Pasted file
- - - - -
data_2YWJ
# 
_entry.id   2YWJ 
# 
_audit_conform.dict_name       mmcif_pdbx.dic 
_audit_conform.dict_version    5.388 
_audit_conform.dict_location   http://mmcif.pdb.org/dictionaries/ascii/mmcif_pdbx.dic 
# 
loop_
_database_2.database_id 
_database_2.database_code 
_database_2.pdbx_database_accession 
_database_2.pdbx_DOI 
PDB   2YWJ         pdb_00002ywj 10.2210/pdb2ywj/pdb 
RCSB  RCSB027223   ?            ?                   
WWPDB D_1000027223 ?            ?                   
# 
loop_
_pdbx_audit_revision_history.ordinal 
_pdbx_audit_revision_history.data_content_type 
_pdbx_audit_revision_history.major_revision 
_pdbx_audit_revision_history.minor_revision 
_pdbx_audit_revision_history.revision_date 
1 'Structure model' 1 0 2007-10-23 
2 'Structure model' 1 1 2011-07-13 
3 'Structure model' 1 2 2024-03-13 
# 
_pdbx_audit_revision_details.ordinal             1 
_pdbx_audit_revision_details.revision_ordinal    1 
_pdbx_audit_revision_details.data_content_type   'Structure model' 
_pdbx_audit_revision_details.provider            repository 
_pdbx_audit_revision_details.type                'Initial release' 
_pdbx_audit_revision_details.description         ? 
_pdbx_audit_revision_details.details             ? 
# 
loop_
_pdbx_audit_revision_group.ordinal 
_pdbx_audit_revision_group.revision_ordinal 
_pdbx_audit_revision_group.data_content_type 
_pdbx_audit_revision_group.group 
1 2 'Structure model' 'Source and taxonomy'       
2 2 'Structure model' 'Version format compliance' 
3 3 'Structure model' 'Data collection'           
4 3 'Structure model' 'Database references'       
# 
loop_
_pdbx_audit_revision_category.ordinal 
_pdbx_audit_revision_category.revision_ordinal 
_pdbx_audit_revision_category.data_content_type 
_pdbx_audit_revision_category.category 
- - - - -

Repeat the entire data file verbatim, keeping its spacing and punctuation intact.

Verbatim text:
data_2YWJ
# 
_entry.id   2YWJ 
# 
_audit_conform.dict_name       mmcif_pdbx.dic 
_audit_conform.dict_version    5.388 
_audit_conform.dict_location   http://mmcif.pdb.org/dictionaries/ascii/mmcif_pdbx.dic 
# 
loop_
_database_2.database_id 
_database_2.database_code 
_database_2.pdbx_database_accession 
_database_2.pdbx_DOI 
PDB   2YWJ         pdb_00002ywj 10.2210/pdb2ywj/pdb 
RCSB  RCSB027223   ?            ?                   
WWPDB D_1000027223 ?            ?                   
# 
loop_
_pdbx_audit_revision_history.ordinal 
_pdbx_audit_revision_history.data_content_type 
_pdbx_audit_revision_history.major_revision 
_pdbx_audit_revision_history.minor_revision 
_pdbx_audit_revision_history.revision_date 
1 'Structure model' 1 0 2007-10-23 
2 'Structure model' 1 1 2011-07-13 
3 'Structure model' 1 2 2024-03-13 
# 
_pdbx_audit_revision_details.ordinal             1 
_pdbx_audit_revision_details.revision_ordinal    1 
_pdbx_audit_revision_details.data_content_type   'Structure model' 
_pdbx_audit_revision_details.provider            repository 
_pdbx_audit_revision_details.type                'Initial release' 
_pdbx_audit_revision_details.description         ? 
_pdbx_audit_revision_details.details             ? 
# 
loop_
_pdbx_audit_revision_group.ordinal 
_pdbx_audit_revision_group.revision_ordinal 
_pdbx_audit_revision_group.data_content_type 
_pdbx_audit_revision_group.group 
1 2 'Structure model' 'Source and taxonomy'       
2 2 'Structure model' 'Version format compliance' 
3 3 'Structure model' 'Data collection'           
4 3 'Structure model' 'Database references'       
# 
loop_
_pdbx_audit_revision_category.ordinal 
_pdbx_audit_revision_category.revision_ordinal 
_pdbx_audit_revision_category.data_content_type 
_pdbx_audit_revision_category.category 